Wednesday, June 10, 2009

Granitic Flatrocks

Exposed, gently sloping, granitic outcrops of the Piedmont physiographic region support distinctive communities characterized by lichens and sparse vascular plants. This community group ranges from eastern Alabama to Virginia and is probably best represented in Georgia, with another noteworthy cluster in north-central North Carolina. Granitic Flatrocks in Virginia range in elevation from about 70 to 100 m (230 to 320 ft) and occur on true granites and a range of related rocks such as granitic gneisses and granodiorites. Most examples are located on gentle slopes along streams, where the erosive power of water over time has worn rock surfaces smooth and created small, gravel-filled depressions.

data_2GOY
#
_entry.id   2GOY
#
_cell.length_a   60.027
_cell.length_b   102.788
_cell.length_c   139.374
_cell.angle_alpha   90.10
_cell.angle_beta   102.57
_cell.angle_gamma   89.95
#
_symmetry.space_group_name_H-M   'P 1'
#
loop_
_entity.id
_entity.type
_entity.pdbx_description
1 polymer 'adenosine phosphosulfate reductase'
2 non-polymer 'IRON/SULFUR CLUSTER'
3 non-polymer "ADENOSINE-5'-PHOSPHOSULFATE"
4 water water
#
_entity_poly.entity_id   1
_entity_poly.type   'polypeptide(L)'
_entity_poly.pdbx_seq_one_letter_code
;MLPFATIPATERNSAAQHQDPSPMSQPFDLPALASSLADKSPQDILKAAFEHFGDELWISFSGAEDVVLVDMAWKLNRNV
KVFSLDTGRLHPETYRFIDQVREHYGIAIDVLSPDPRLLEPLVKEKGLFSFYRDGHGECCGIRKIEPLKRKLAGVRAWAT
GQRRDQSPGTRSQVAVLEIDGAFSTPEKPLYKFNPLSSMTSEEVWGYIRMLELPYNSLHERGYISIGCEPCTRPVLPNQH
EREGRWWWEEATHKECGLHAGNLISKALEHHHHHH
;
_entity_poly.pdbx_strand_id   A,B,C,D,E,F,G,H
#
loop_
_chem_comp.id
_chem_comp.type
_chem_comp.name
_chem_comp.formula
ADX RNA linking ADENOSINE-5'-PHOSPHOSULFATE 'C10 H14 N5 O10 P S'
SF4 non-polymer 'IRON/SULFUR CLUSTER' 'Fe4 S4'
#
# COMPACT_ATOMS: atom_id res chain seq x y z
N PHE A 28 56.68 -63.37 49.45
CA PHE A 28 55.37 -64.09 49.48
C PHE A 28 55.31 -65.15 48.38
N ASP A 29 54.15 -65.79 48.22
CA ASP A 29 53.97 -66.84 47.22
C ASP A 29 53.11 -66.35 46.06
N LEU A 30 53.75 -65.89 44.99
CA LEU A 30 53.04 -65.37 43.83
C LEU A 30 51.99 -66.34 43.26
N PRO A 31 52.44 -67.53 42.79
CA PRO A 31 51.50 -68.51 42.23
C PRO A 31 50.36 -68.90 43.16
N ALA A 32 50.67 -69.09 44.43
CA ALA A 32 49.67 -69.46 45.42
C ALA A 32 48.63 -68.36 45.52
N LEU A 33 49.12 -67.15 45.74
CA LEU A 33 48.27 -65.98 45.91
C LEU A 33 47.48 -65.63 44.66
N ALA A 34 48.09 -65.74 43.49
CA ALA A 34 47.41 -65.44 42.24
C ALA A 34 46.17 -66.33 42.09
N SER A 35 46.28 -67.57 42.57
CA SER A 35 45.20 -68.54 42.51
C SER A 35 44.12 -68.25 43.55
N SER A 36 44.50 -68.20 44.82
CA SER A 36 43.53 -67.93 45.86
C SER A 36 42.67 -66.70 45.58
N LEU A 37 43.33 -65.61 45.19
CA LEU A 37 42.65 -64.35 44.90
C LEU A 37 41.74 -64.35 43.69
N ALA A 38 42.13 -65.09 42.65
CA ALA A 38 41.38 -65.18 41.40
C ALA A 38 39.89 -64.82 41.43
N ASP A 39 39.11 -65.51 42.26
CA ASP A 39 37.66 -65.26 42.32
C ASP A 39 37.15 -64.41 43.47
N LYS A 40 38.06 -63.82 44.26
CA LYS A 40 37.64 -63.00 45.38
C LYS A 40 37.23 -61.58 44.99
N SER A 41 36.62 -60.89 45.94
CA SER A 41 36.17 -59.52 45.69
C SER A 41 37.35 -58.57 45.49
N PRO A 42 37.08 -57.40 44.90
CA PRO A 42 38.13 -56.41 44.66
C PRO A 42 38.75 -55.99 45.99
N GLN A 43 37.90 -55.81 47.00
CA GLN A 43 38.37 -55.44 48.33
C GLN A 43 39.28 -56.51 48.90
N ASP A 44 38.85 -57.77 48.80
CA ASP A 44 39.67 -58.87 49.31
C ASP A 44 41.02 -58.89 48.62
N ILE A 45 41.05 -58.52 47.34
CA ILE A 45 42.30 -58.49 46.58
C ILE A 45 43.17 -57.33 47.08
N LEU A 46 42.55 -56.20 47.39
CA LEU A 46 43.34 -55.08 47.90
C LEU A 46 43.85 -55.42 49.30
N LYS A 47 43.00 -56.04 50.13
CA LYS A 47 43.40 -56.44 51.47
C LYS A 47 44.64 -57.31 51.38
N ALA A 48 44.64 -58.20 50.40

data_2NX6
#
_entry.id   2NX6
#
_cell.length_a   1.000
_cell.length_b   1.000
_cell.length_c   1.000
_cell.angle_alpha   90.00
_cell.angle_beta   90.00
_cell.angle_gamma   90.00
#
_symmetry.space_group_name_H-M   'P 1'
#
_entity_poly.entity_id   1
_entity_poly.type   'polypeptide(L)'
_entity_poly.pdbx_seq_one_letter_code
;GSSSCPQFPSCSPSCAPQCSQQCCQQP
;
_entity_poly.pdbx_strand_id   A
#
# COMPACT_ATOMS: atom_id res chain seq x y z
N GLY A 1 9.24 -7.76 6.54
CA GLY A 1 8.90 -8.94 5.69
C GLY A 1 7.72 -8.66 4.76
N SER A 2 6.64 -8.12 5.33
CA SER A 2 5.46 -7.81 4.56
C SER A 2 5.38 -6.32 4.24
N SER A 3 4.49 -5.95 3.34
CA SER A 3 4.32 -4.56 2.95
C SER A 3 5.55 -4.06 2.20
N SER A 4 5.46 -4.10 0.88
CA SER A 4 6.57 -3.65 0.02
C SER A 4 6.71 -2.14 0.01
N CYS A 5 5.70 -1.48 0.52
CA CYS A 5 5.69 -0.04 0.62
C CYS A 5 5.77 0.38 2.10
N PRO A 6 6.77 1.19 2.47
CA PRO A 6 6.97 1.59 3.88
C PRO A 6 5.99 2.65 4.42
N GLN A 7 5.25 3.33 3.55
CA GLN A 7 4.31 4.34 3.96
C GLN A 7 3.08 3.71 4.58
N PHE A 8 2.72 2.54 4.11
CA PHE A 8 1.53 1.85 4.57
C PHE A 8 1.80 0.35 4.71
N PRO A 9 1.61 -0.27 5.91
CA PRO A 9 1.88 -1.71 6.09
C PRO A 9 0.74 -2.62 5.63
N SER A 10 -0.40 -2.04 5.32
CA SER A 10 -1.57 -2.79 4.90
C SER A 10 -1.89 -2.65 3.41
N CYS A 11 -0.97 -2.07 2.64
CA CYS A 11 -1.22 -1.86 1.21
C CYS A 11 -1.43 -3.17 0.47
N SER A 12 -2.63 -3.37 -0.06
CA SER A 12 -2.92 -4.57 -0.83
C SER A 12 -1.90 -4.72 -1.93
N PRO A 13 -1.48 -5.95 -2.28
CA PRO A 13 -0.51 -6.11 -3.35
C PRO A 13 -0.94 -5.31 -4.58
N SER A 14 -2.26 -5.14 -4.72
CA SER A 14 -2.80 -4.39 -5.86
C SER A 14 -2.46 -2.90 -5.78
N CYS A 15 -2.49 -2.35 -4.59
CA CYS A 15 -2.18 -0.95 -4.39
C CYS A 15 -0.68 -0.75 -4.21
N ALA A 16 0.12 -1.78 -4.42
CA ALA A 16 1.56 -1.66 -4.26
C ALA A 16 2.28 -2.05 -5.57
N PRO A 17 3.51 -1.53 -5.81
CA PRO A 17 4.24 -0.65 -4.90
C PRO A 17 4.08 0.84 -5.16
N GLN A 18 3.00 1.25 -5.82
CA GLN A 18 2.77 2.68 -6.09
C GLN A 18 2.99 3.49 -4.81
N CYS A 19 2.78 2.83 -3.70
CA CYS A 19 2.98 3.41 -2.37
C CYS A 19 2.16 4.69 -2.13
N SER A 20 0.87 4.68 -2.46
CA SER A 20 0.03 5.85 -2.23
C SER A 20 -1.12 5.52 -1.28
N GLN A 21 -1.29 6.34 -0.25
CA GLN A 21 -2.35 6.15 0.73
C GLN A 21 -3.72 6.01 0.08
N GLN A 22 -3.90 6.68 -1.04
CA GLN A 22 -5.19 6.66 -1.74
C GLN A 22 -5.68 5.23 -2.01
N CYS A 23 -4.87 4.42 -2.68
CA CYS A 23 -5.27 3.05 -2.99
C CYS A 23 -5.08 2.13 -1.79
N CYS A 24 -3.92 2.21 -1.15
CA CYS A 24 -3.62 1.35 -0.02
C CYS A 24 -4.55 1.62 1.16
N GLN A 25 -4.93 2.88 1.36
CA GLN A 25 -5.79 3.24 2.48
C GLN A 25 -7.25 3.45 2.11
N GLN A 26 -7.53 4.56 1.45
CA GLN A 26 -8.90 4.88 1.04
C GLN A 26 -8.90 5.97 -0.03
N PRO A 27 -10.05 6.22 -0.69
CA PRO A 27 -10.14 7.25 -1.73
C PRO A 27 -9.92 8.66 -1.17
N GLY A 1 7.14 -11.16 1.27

Lichens (e.g. ., Xanthoparmelia conspersa, Cladonia caroliniana, and other Cladonia spp.) and the bryophyte (Grimmia laevigata) are dominant biota on granitic flatrocks, covering much of the exposed bedrock. However, vascular plants dominate locally in crevices, flats, and depressions where moisture and thin layers of detritus accumulate. Among the vascular plants, Small's stonecrop (Diamorpha smallii), Small's purslane (Portulaca smallii), and granite loving flat sedge (Cyperus granitophilus) are globally rare and endemic to these habitats. Other typical vascular plants include roundleaf fameflower (Talinum teretifolium), Appalachian sandwort (Minuartia glabra), rock spike-moss (Selaginella rupestris), buttonweed (Diodia teres), elliptical rushfoil (Croton willdenowii), broomsedge (Andropogon virginicus var. virginicus), little bluestem (Schizachyrium scoparium), fork-tip three-awn grass (Aristida dichotoma), purple three-awn grass (A. purpurascens), common hair sedge (Bulbostylis capillaris), open-flower panic grass (Dichanthelium laxiflorum), and orange-grass (Hypericum gentianoides). These small-patch communities often cover less than 0.4 ha (1 ac) and are considered globally rare. Major threats include invasive non-native weeds and quarrying.

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